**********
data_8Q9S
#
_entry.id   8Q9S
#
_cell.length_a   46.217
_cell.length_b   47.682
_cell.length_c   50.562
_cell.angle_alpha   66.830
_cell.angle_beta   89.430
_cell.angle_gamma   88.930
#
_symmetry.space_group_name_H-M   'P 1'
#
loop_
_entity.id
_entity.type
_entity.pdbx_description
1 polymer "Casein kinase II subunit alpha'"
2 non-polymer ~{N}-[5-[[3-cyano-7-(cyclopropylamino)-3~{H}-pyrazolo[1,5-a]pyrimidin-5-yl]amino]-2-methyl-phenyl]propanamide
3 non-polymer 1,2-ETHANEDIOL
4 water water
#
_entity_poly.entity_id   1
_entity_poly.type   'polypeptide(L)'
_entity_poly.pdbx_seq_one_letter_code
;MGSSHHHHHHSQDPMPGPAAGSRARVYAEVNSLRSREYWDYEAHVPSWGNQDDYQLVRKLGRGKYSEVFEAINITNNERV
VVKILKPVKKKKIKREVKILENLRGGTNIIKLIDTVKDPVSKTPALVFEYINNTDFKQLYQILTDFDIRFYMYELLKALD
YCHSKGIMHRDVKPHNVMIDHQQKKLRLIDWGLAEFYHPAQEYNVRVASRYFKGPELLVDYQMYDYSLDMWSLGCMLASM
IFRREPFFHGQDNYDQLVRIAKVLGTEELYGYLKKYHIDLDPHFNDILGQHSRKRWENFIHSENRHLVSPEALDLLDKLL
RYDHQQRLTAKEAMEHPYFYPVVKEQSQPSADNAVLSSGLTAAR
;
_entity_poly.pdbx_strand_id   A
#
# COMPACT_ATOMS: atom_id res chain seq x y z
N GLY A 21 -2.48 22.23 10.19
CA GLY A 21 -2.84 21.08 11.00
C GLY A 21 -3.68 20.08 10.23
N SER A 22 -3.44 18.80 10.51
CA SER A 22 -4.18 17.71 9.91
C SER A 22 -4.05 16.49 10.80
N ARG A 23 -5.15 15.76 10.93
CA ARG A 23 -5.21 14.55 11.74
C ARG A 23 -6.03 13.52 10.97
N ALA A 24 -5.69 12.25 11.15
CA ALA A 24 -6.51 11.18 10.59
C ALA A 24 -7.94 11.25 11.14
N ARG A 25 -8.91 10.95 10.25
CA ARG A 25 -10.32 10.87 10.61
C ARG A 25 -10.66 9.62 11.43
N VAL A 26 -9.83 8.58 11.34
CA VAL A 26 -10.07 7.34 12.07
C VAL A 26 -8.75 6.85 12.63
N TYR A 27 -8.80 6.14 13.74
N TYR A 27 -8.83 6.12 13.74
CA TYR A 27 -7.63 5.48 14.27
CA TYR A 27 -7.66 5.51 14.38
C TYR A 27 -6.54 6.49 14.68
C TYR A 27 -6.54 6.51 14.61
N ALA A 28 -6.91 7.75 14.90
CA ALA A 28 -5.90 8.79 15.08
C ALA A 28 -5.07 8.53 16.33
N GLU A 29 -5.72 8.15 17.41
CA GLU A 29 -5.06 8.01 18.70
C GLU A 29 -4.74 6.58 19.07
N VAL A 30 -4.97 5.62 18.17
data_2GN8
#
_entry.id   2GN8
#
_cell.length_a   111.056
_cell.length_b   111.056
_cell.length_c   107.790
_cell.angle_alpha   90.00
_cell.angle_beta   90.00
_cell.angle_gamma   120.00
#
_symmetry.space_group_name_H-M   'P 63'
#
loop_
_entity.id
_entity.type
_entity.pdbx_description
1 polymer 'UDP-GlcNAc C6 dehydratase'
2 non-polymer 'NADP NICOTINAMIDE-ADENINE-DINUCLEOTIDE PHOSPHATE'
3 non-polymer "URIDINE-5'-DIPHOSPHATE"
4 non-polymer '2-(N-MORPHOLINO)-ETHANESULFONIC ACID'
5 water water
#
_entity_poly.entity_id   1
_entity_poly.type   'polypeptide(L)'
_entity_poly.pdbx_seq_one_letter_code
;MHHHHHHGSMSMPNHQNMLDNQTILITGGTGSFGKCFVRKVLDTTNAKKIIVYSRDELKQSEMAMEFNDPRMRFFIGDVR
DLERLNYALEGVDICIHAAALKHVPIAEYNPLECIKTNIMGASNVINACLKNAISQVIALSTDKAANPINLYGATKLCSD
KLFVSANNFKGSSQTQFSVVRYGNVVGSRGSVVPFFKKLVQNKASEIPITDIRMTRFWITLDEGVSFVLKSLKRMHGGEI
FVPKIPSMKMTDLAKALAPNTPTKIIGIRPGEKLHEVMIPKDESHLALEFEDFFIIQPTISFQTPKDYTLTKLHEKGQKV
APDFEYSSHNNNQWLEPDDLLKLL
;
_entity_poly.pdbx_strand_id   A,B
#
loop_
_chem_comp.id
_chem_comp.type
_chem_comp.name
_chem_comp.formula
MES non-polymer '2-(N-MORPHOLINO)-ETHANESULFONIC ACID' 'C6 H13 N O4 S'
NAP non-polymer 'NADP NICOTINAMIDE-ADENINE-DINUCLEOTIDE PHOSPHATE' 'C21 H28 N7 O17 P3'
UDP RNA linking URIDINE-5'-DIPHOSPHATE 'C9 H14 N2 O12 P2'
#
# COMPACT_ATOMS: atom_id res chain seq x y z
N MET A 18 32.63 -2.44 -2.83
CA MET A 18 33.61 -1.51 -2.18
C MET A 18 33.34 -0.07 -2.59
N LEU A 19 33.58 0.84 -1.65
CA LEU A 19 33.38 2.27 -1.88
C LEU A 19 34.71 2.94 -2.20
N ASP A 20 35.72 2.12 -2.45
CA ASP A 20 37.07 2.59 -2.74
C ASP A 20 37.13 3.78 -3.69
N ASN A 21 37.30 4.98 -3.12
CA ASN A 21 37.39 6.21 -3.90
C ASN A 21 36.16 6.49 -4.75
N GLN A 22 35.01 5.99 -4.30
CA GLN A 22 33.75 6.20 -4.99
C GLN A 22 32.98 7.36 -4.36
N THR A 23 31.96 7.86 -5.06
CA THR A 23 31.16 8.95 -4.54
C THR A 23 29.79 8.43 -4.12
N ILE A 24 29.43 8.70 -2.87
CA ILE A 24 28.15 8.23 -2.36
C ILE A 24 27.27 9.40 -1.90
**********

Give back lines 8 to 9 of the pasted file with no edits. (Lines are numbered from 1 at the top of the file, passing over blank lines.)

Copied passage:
_cell.angle_alpha   66.830
_cell.angle_beta   89.430